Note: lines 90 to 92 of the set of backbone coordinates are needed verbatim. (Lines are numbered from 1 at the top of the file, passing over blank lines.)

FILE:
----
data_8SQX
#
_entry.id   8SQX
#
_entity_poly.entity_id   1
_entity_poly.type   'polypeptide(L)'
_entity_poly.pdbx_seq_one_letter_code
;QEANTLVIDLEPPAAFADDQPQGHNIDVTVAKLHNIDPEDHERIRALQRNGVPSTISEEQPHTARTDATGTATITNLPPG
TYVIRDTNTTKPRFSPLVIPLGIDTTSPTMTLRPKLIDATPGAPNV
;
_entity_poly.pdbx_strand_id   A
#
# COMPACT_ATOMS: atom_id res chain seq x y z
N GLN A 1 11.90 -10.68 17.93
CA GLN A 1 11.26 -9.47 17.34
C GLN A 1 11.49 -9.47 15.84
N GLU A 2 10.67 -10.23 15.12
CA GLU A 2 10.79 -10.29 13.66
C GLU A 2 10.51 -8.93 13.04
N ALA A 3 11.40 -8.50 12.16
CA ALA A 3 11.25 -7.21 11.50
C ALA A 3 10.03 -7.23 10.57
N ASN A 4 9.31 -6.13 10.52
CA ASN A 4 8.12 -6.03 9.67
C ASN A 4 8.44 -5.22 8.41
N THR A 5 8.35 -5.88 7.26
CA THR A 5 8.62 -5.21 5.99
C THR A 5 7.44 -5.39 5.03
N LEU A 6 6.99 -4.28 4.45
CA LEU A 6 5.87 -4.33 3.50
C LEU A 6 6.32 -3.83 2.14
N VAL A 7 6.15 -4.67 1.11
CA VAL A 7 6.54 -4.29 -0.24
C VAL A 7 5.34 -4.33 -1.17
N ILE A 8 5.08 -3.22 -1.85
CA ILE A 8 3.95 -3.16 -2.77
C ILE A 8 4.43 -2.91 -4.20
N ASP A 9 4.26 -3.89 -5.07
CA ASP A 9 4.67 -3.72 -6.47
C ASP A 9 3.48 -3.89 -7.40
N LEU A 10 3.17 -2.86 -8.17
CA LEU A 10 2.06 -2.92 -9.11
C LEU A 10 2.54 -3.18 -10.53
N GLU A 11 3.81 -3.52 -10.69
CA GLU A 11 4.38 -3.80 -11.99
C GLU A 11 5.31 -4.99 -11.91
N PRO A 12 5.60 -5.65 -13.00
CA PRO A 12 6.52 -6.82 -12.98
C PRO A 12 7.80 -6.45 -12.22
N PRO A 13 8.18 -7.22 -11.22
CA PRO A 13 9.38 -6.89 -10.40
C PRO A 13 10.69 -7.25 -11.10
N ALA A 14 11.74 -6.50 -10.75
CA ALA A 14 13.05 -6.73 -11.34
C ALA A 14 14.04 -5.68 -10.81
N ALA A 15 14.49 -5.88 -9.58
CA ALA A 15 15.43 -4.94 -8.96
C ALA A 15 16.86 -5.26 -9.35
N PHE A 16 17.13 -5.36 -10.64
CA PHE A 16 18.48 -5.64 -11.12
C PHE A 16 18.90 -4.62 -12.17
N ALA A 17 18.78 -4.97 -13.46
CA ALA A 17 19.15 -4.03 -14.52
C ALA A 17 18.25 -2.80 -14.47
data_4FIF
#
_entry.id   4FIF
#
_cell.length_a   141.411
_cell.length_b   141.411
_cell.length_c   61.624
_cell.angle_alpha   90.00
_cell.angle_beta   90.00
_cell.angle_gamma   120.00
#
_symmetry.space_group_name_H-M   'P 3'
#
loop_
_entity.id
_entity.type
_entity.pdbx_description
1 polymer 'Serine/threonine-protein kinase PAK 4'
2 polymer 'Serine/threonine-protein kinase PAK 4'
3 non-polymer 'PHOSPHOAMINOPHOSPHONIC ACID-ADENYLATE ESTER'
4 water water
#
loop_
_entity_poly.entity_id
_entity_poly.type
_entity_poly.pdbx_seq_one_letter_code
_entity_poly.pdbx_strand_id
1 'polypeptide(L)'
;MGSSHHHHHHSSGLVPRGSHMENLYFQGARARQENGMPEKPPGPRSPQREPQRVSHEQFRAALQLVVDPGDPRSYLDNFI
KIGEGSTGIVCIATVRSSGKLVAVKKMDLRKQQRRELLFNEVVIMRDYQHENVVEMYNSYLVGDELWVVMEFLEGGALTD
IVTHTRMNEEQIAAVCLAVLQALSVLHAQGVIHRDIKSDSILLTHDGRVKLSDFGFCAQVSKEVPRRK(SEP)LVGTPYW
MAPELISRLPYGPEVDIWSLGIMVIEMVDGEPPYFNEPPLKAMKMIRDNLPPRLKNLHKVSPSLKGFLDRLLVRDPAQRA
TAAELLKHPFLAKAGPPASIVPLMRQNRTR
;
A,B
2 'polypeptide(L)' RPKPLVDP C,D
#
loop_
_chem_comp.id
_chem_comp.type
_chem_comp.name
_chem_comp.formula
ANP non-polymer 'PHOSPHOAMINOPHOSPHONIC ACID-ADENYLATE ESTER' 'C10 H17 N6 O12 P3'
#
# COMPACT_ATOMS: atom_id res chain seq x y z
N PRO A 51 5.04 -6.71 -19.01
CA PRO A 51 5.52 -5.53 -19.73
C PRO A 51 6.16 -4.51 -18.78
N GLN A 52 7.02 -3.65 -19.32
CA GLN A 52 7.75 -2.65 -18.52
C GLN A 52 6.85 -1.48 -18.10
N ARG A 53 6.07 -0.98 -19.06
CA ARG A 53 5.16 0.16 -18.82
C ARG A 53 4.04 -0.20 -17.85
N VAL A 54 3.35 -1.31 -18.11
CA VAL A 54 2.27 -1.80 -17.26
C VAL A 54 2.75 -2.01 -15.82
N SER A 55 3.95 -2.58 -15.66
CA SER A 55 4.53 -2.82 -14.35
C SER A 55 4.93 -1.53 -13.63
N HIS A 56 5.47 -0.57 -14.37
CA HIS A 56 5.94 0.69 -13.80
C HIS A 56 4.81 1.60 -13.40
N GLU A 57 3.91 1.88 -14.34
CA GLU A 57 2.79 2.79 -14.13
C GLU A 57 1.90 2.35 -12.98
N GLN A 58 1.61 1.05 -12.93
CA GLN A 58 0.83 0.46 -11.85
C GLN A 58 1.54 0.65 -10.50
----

_entity_poly.pdbx_seq_one_letter_code
_entity_poly.pdbx_strand_id
1 'polypeptide(L)'